As one of the leading acts in metal today, Periphery returns with a blistering new album that encompasses each member’s skill set and creativity. For the first time, this record is not under Sumerian Records but instead under the band’s own label, 3Dot Recordings. Just with knowing that information, it’s safe to say the group probably had a lot more freedom on this record than on their previous ones.
Periphery IV: Hail Stan is a continuation of the sound they discovered on Juggernaut: Alpha // Omega mixed with the commercial element of their previous record Periphery III: Select Difficulty. Kicking off the LP in an unusual way is a nearly 17-minute piece called “Reptile.” The song is a trip all in itself and shows off the composition skills of guitarist Misha Mansoor. The song probably could have been divvied up into three separate tracks, but I admire the creative audacity. The guest appearance by SikTh’s Mikee Goodman was a great touch and fit seamlessly with Spencer Sotelo’s vocals.
This record also features the return of Jake Bowen’s seven strings of wonder, which can be easily heard on tracks like “Blood Eagle” and “CHVRCH BVRNER.” The guitar tone on this record is amazing and is the highlight of the album. It’s so clear and crisp but has that deep burn distorting oh so nicely. As the saying goes, that tone is “thicker than a bowl of oatmeal.”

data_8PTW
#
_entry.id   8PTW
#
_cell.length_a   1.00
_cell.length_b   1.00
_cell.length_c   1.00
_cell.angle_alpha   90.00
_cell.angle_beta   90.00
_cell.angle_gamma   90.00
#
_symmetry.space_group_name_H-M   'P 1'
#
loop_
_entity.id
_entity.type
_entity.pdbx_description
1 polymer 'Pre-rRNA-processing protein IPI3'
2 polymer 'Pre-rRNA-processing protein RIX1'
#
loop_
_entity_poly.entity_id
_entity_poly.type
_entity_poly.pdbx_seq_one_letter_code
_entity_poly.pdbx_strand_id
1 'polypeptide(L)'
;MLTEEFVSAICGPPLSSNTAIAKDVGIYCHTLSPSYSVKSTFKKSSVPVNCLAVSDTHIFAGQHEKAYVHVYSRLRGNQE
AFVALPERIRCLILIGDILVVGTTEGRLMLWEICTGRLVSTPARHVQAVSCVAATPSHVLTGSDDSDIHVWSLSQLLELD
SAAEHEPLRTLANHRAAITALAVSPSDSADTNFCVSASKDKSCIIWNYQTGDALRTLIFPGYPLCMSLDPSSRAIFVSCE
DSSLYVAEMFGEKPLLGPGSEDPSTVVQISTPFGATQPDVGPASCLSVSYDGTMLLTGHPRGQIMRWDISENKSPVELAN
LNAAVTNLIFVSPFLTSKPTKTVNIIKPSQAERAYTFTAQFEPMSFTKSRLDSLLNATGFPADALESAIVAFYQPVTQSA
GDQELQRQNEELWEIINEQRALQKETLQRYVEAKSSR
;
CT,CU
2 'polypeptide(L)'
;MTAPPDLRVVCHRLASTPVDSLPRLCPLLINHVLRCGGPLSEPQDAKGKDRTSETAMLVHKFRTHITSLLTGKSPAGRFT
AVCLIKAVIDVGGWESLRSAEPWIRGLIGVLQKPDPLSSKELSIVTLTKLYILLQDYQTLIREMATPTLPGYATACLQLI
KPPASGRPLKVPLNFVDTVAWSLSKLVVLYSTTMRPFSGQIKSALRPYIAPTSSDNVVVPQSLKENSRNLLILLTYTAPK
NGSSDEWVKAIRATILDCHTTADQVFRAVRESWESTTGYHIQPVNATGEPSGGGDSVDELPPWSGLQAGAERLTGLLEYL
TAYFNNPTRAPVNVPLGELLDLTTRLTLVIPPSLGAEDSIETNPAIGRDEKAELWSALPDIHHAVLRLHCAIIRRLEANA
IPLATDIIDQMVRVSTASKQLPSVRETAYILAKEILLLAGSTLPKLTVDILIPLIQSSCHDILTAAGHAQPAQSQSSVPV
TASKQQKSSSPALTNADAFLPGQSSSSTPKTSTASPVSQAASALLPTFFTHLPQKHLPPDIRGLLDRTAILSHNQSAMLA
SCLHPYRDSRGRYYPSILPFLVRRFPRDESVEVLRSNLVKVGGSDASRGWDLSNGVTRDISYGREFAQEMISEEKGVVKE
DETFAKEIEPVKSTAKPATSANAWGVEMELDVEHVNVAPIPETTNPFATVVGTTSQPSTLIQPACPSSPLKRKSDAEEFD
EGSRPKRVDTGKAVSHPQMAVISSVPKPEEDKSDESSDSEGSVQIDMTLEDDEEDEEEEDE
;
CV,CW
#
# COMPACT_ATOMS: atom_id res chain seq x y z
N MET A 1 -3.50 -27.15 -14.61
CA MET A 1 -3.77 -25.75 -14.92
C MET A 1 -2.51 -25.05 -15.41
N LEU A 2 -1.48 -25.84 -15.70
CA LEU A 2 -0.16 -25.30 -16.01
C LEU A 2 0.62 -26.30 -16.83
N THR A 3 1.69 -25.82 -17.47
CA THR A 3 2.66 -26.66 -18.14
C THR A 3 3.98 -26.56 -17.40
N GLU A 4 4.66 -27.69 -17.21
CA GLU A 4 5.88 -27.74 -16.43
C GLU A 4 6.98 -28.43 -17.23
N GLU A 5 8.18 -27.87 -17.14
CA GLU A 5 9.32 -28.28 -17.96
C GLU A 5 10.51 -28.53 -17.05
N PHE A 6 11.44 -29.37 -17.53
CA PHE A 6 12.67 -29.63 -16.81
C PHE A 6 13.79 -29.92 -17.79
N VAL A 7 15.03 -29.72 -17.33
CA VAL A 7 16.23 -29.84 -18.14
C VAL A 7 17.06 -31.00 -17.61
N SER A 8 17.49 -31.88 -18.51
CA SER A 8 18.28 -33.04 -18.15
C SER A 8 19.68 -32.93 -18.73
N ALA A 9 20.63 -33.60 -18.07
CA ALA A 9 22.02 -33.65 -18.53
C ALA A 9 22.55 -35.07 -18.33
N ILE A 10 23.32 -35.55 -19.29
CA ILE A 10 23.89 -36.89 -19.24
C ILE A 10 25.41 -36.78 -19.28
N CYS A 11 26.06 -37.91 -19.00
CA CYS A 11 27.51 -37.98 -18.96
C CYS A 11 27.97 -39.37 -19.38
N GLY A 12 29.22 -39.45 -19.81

One of the more peculiar tracks on the album is “Crush.” The Nine Inch Nails’ sounding beat hooks you in straight from the beginning. Before you know it, five minutes have passed by, and you’re suddenly faced with a very strange techno-ish outro. Some fans might recognize that outro, as it was originally posted on Misha’s SoundCloud as “Strange Idea.” This track is an excellent illustration of Spencer’s vocal capabilities as he plays with the dynamic range of his voice. He starts low, swoops in high, and then rips in with a multitude of screams.
With this release, Periphery has stepped up their game and proved once again: they are more than just the djent pioneers from their early days.